Next, the researchers conducted a speed dating experiment to examine the role of physiological synchrony in real-life romantic situations. Forty-eight participants (24 men and 24 women) took part in a series of speed dates. Each participant met four different partners for five-minute dates in a room decorated to resemble a comfortable, homey environment. During these dates, participants wore Empatica E4 wristbands that measured their electrodermal activity, providing a continuous record of their physiological arousal levels.

Before each date, participants rated their initial interest in their partner. After each date, they rated their level of attraction to their partner. These ratings were averaged across all dates to calculate each participant’s individual romantic attractiveness scores. Additionally, the wristband data was used to calculate each participant’s individual electrodermal synchrony scores by calculating the correlation between each pair’s electrodermal activity levels during their dates.

In addition to the speed dates, participants completed a finger-tapping task designed to measure non-social synchronicity. In this task, participants tapped their fingers to the beat of a metronome, allowing researchers to assess their ability to synchronize to an external, non-human rhythm.

The researchers found that some individuals consistently showed higher levels of synchronicity, regardless of their partner or the task. These “Super Synchronizers” were rated as more attractive by their speed dating partners.

Furthermore, there was a significant correlation between an individual’s ability to synchronize in the social context of speed dating and their performance in the nonsocial finger-tapping task. This suggested that the ability to synchronize may be a general trait that influences attractiveness across different types of interactions.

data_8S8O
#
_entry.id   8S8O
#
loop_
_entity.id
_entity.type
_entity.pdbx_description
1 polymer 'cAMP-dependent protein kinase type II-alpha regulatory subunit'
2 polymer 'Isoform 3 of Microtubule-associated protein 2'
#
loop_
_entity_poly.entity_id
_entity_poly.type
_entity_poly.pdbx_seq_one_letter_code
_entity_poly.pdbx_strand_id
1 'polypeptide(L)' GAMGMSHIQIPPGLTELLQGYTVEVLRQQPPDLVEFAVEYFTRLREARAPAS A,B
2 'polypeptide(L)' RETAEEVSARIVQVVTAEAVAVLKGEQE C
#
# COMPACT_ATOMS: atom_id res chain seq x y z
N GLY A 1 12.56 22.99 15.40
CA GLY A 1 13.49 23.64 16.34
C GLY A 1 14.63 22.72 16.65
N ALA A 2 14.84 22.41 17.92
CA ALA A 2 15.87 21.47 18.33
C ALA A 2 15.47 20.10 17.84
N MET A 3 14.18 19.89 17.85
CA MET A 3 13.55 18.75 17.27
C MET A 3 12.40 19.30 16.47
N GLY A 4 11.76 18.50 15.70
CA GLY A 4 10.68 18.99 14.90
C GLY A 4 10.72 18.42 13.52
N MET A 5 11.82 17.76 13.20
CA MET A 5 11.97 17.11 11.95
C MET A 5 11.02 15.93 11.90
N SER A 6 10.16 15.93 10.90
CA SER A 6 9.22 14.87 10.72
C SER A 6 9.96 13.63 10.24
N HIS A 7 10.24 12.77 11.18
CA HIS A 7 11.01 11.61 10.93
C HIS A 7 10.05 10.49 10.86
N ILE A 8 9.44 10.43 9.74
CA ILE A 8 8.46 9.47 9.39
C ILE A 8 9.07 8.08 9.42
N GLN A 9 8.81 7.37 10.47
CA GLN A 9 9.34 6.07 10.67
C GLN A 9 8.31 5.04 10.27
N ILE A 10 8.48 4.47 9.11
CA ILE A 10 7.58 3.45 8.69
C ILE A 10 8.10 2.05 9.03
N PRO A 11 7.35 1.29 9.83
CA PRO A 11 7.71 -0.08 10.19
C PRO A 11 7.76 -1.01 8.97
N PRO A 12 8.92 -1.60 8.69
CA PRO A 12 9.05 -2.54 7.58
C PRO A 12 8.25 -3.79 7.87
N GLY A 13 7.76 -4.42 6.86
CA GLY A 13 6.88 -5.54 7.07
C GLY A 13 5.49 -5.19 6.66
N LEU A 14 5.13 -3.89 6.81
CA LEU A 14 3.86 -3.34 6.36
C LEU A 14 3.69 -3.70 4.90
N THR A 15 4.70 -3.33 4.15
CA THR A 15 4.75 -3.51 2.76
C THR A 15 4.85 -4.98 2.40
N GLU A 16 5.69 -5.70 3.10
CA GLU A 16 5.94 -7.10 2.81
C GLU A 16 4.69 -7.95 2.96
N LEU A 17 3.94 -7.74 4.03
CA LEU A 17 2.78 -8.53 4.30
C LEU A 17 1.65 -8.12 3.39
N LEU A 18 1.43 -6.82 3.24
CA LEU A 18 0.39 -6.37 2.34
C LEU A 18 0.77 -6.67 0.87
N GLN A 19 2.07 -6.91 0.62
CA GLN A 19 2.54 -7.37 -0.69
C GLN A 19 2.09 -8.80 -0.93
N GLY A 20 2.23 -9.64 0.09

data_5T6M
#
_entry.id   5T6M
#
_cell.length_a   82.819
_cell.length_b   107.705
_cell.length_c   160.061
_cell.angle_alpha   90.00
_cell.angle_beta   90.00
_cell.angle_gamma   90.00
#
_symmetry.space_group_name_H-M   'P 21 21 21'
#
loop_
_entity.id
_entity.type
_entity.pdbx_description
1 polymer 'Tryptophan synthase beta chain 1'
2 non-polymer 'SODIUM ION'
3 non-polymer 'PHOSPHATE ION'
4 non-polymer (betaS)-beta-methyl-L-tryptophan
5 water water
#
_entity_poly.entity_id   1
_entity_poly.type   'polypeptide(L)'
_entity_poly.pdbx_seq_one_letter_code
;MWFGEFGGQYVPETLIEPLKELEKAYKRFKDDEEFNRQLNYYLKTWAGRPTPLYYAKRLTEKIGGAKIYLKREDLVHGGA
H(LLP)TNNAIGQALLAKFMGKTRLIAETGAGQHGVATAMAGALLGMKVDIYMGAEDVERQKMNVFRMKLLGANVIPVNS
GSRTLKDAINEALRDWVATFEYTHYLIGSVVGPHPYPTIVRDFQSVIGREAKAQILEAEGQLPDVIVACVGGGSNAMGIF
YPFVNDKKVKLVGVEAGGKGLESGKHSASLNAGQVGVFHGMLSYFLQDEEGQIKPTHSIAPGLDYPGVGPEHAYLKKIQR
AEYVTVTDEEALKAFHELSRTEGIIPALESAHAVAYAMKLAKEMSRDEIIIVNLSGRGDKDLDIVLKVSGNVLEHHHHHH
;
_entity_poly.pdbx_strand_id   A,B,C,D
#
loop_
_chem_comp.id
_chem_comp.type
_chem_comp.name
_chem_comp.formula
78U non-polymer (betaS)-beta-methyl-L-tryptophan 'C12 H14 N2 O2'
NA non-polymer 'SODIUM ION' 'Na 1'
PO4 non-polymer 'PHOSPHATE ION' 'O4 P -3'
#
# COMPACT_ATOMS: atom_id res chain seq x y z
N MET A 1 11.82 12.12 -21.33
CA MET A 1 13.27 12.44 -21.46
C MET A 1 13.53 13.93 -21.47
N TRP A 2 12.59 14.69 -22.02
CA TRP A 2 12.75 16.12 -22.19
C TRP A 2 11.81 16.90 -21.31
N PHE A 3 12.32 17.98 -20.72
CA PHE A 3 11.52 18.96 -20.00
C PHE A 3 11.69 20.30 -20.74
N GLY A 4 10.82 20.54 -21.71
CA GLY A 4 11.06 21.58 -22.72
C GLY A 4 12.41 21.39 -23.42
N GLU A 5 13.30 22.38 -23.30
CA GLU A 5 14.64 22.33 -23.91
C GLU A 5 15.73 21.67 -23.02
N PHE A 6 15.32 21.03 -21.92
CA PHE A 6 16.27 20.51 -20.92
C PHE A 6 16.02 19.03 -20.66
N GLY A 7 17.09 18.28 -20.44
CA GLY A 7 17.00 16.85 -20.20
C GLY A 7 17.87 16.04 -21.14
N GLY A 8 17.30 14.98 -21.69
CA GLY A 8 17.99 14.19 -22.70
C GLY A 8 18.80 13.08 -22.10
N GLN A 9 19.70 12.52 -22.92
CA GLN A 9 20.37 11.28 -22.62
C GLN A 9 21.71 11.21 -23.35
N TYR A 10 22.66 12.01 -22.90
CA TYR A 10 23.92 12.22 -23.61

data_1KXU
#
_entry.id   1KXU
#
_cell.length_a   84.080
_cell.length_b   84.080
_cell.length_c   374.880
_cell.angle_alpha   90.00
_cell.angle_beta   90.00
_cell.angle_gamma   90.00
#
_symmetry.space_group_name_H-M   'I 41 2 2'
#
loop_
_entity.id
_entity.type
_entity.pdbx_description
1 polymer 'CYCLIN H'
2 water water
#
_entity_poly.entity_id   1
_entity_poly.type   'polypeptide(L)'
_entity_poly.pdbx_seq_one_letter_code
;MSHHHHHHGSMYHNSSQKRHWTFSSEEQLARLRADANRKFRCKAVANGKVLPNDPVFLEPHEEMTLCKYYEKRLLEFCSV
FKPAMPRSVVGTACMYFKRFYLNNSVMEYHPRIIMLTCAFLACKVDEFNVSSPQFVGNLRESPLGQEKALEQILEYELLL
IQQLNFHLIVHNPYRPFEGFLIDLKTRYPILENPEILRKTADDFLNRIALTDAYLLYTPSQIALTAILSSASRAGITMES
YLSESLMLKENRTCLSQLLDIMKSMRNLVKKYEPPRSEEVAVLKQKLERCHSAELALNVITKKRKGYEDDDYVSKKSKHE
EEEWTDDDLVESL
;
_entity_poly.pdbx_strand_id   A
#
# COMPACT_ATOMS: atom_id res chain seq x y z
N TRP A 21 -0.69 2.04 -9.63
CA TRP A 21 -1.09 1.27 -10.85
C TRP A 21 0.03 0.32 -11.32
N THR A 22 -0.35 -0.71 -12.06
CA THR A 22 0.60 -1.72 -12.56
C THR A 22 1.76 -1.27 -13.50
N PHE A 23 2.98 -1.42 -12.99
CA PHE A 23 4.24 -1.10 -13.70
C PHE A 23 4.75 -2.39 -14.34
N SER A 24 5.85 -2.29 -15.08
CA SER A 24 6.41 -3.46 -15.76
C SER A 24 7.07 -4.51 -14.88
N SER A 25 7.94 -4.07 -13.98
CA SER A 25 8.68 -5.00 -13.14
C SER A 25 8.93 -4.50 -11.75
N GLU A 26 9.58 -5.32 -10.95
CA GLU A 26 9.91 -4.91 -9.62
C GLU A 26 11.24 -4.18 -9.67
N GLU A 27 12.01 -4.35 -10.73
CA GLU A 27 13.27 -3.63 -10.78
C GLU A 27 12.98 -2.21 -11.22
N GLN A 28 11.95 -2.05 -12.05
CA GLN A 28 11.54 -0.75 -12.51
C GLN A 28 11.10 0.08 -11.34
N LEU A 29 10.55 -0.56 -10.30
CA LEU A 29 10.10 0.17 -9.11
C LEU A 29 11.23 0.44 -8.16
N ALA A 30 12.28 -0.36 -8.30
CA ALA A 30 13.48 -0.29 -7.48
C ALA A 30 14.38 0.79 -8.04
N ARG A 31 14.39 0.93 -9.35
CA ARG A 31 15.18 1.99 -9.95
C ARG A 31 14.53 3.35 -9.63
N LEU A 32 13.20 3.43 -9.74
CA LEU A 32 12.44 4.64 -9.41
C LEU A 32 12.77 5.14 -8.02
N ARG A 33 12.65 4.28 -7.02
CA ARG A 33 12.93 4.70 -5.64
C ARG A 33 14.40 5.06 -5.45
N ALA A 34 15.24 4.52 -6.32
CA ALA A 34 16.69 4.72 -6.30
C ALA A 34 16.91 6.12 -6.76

“We found that the ability to synchronize is stable across tasks and partners. Some people are Super Synchronizers, and Super Synchronizers are consistently rated as more attractive. Being sensitive to and attuned to a partner may help foster romantic bonding. This is because synchronized physiological states can improve the regulation of multiple body systems, making interactions more satisfying and suggesting cognitive and evolutionary advantages.”

This study provides compelling evidence that physiological synchrony plays an important role in romantic attraction. However, as with all research, there are some caveats. While the researchers manipulated synchrony in the online experiment, the speed dating experiment relied on naturalistic interactions, making it difficult to definitively establish a causal relationship between synchrony and attraction. Future research could attempt to manipulate synchrony during actual dates to see its effects on romantic interest and long-term relationship outcomes.

Looking ahead, Atzil and her colleagues also plan to conduct additional research to “characterize Super Synchronizers and their neural, behavioral, and physiological profiles.”

The study, “Social and Nonsocial Synchrony Are Interrelated and Romantically Attractive,” was authored by Matan Cohen, Maayan Abargil, and Shir Atzil.
M. Cohen, M. Abargil, M. Ahissar and S. Atzil